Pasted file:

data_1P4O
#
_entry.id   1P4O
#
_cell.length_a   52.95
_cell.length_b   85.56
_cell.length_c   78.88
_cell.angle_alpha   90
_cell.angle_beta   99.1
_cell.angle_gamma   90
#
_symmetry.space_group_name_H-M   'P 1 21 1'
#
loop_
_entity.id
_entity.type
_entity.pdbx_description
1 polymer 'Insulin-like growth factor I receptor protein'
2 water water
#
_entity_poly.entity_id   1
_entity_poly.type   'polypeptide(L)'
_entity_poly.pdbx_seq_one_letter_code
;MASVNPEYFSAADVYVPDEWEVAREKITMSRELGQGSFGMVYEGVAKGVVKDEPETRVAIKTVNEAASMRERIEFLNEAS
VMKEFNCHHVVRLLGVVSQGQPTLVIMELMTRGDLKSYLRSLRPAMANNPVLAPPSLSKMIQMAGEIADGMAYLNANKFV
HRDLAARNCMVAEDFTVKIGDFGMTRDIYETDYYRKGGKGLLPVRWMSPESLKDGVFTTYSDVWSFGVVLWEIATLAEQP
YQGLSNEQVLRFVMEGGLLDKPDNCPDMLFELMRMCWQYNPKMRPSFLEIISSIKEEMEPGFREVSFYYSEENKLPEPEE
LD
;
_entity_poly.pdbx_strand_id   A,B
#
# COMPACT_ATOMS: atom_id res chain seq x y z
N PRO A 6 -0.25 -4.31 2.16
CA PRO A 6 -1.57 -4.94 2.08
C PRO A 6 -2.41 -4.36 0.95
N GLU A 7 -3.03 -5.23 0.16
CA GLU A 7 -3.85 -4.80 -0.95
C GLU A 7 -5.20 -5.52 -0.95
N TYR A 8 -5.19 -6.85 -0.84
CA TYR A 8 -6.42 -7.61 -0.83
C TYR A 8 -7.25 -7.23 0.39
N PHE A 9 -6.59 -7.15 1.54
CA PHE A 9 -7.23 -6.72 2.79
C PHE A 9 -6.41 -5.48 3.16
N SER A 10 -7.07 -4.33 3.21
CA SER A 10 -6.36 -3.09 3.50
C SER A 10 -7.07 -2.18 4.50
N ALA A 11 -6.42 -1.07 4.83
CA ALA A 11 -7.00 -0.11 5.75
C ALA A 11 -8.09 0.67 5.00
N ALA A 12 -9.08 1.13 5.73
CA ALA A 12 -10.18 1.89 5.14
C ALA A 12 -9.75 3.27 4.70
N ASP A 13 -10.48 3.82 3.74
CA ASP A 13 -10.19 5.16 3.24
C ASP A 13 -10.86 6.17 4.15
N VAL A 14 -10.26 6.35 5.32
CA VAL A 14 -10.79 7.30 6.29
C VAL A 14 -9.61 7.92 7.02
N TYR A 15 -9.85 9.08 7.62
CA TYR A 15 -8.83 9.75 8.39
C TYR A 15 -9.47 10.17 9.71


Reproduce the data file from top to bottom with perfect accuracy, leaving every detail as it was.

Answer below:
data_1P4O
#
_entry.id   1P4O
#
_cell.length_a   52.95
_cell.length_b   85.56
_cell.length_c   78.88
_cell.angle_alpha   90
_cell.angle_beta   99.1
_cell.angle_gamma   90
#
_symmetry.space_group_name_H-M   'P 1 21 1'
#
loop_
_entity.id
_entity.type
_entity.pdbx_description
1 polymer 'Insulin-like growth factor I receptor protein'
2 water water
#
_entity_poly.entity_id   1
_entity_poly.type   'polypeptide(L)'
_entity_poly.pdbx_seq_one_letter_code
;MASVNPEYFSAADVYVPDEWEVAREKITMSRELGQGSFGMVYEGVAKGVVKDEPETRVAIKTVNEAASMRERIEFLNEAS
VMKEFNCHHVVRLLGVVSQGQPTLVIMELMTRGDLKSYLRSLRPAMANNPVLAPPSLSKMIQMAGEIADGMAYLNANKFV
HRDLAARNCMVAEDFTVKIGDFGMTRDIYETDYYRKGGKGLLPVRWMSPESLKDGVFTTYSDVWSFGVVLWEIATLAEQP
YQGLSNEQVLRFVMEGGLLDKPDNCPDMLFELMRMCWQYNPKMRPSFLEIISSIKEEMEPGFREVSFYYSEENKLPEPEE
LD
;
_entity_poly.pdbx_strand_id   A,B
#
# COMPACT_ATOMS: atom_id res chain seq x y z
N PRO A 6 -0.25 -4.31 2.16
CA PRO A 6 -1.57 -4.94 2.08
C PRO A 6 -2.41 -4.36 0.95
N GLU A 7 -3.03 -5.23 0.16
CA GLU A 7 -3.85 -4.80 -0.95
C GLU A 7 -5.20 -5.52 -0.95
N TYR A 8 -5.19 -6.85 -0.84
CA TYR A 8 -6.42 -7.61 -0.83
C TYR A 8 -7.25 -7.23 0.39
N PHE A 9 -6.59 -7.15 1.54
CA PHE A 9 -7.23 -6.72 2.79
C PHE A 9 -6.41 -5.48 3.16
N SER A 10 -7.07 -4.33 3.21
CA SER A 10 -6.36 -3.09 3.50
C SER A 10 -7.07 -2.18 4.50
N ALA A 11 -6.42 -1.07 4.83
CA ALA A 11 -7.00 -0.11 5.75
C ALA A 11 -8.09 0.67 5.00
N ALA A 12 -9.08 1.13 5.73
CA ALA A 12 -10.18 1.89 5.14
C ALA A 12 -9.75 3.27 4.70
N ASP A 13 -10.48 3.82 3.74
CA ASP A 13 -10.19 5.16 3.24
C ASP A 13 -10.86 6.17 4.15
N VAL A 14 -10.26 6.35 5.32
CA VAL A 14 -10.79 7.30 6.29
C VAL A 14 -9.61 7.92 7.02
N TYR A 15 -9.85 9.08 7.62
CA TYR A 15 -8.83 9.75 8.39
C TYR A 15 -9.47 10.17 9.71